Recently I have been helping a young church planter who is in the process of starting a Mandarin speaking congregation in Daly City, California, a city bordering San Francisco. As the planter was putting together his prospectus, I assisted him with research about the city. This was a fun project for me, since our San Francisco home is close to Daly City. My efforts were greatly rewarded in that all kinds of amazing pieces of information surfaced. The best discovery, while not directly helpful for the Mandarin church, was a website that pointed me to a new musallah— a Muslim place of worship not yet formally sanctified as a masjid.
Let me diverge. For a long time I have been noticing a number of hijab wearing Muslim women frequenting a shopping center in Daly City. I had tried to speak with some of them, to no avail. And I prayed, “Please God, help me to know these new neighbors and share Your love with them.” I had previously checked two websites I use to discover halal markets and restaurants locally and globally. (www.salatomatic.com and www.zabihah.com) But there were no listings for halal markets, restaurants, mosques or prayer rooms in Daly City. The only place mentioned was an organic halal meat selection in a local chain grocery store. So many followers of Allah in this city and no listings! So I prayed, “God, help me discover who these neighbors are and how I can connect with them!”
The website I discovered for the new musallah was an answer to that prayer, and a call to action. It was the week of Lunar New Year, and various Chinese friends had given us New Years gifts. (I am Caucasian.) We were also invited to celebrate with the new Mandarin speaking church. An idea surfaced “Let’s bring a New Year in the name of the new Mandarin church, and give it to the newest Muslim religious organization. My husband drove to the musallah on the next Friday when we knew there would be people there praying. Our knock on the door was a surprise, but we were welcomed. Greetings, names, smiles were exchanged, and there is a pathway for us to return. Thank you God! Happy Lunar New Year to all!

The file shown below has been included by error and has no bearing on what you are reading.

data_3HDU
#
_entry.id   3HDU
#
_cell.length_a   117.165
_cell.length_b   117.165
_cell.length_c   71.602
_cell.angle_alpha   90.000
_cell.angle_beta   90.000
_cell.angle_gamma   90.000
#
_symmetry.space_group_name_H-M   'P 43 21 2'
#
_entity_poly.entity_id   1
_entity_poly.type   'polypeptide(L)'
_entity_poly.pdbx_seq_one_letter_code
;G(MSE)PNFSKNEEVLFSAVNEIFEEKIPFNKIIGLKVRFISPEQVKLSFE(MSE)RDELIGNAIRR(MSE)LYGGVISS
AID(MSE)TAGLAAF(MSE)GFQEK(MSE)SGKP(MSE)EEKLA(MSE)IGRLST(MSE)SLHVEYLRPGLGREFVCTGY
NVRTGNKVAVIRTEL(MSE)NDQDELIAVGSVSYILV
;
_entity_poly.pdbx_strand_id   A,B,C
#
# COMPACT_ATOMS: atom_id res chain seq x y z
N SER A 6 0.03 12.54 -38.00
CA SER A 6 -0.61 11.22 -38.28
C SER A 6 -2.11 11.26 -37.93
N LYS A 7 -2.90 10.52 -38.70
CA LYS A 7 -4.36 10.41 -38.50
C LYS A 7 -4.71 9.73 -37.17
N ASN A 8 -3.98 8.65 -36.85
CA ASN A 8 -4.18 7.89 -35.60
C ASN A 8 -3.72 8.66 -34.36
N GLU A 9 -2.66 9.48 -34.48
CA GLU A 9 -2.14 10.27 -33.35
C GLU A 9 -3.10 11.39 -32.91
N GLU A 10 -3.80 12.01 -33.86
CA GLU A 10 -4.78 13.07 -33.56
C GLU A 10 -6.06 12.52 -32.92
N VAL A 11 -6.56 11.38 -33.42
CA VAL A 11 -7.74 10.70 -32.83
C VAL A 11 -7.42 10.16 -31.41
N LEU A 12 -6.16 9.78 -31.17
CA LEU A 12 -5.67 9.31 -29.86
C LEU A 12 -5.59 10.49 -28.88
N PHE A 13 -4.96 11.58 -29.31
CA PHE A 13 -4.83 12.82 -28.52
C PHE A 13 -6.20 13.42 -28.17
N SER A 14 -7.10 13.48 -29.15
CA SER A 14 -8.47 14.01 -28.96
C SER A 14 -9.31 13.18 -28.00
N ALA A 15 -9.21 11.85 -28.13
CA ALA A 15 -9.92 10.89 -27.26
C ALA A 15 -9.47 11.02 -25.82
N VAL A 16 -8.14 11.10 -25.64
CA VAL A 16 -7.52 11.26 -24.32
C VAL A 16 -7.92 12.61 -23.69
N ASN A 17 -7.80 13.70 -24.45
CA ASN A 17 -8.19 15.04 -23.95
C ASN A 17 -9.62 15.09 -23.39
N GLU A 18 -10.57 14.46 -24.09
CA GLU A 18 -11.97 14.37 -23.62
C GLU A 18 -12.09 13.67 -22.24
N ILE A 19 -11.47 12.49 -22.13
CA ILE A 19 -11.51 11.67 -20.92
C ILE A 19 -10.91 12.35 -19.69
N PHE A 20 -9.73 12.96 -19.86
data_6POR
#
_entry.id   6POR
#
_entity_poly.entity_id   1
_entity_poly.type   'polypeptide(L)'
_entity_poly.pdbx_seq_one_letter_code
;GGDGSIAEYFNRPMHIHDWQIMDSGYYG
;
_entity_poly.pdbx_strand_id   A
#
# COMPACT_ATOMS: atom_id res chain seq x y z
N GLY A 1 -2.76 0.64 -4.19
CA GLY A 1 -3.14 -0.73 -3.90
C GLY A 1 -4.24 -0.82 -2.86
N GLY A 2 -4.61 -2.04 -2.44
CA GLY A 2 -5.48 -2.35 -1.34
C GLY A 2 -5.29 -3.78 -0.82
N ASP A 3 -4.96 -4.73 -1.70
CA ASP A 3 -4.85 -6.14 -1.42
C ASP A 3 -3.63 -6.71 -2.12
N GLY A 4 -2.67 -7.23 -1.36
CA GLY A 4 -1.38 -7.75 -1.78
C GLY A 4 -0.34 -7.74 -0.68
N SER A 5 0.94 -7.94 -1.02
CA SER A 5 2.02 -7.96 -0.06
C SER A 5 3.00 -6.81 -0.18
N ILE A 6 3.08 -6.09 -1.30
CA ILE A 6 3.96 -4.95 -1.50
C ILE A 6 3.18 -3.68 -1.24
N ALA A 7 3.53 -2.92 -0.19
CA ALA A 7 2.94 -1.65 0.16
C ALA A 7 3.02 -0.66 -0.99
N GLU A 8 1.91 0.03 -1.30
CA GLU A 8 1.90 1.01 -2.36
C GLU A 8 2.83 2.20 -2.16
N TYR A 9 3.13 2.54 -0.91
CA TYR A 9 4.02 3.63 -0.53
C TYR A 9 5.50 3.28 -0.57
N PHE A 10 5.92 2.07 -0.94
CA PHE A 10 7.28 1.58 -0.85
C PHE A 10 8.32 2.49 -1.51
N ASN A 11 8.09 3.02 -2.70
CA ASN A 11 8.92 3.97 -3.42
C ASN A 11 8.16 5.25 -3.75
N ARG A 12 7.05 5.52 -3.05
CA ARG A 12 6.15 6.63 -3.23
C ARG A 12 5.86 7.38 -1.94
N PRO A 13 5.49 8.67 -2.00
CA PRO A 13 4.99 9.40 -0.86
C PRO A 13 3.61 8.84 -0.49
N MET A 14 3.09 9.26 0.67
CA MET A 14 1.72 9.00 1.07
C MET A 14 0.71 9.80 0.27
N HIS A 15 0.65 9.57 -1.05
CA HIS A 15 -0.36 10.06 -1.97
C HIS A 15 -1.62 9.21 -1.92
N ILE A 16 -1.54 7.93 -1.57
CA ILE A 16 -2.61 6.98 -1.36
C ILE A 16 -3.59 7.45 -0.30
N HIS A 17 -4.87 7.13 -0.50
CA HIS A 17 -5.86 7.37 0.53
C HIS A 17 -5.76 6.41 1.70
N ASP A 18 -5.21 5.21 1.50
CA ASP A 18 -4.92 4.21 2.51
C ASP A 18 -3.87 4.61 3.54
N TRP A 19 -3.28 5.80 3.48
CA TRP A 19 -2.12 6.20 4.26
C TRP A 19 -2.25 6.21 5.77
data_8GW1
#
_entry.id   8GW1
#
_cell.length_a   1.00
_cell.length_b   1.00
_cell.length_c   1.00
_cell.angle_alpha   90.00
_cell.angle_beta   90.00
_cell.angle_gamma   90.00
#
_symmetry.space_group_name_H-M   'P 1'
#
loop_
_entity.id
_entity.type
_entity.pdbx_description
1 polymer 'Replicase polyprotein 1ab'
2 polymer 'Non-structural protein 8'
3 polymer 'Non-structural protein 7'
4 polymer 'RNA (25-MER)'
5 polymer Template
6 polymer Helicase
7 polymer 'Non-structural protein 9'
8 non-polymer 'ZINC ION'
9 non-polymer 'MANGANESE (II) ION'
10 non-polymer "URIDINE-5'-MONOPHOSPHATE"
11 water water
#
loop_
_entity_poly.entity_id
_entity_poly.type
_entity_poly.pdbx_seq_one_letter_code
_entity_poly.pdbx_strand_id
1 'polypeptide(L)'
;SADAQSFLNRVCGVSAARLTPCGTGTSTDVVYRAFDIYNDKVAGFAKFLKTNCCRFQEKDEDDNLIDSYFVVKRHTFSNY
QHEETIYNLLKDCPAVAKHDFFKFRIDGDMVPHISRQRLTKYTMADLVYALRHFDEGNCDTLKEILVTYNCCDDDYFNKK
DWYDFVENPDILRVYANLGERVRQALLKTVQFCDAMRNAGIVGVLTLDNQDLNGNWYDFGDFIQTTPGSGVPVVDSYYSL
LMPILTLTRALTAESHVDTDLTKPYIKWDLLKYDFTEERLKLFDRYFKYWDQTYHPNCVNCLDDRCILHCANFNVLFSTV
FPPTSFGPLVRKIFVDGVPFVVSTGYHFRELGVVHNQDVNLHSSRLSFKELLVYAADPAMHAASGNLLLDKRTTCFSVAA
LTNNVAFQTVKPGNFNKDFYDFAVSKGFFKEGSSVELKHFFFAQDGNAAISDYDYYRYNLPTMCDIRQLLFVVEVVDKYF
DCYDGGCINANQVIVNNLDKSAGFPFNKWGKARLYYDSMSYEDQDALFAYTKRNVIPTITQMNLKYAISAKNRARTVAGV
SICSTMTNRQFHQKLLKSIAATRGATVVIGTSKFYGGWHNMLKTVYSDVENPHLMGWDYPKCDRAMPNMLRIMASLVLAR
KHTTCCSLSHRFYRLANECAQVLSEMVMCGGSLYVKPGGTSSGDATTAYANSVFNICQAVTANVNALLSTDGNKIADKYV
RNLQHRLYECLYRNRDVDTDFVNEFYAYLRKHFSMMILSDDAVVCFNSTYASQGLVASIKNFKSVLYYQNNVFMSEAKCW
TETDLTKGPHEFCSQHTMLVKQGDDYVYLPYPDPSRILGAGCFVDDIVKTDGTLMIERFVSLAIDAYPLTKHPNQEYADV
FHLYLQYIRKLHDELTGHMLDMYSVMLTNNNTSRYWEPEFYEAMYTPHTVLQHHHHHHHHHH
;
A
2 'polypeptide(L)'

A little unorthodox? Well, yes. I also remember staring a Cambodian church by bringing salvage groceries to the manager of an apartment complex and promising to return with a weekly delivery if we could have Bible clubs for Cambodian children in the courtyard of those apartments. I launched a ministry to new Somali refugees after chasing down some women who were doing their best to avoid me. A few weeks ago a new San Francisco church had a preview service that was not well attended. They took boxes of unused donuts to the people on the city streets and in the nearby laundromat, rather than dividing them up among the core group. These are certainly not approaches one reads about in church planting textbooks. But how do people learn to love their neighbors, and share the love of Christ with them without taking the first step? Isn’t that where church planting starts? What are the first, even desperate steps, you and I are called to take?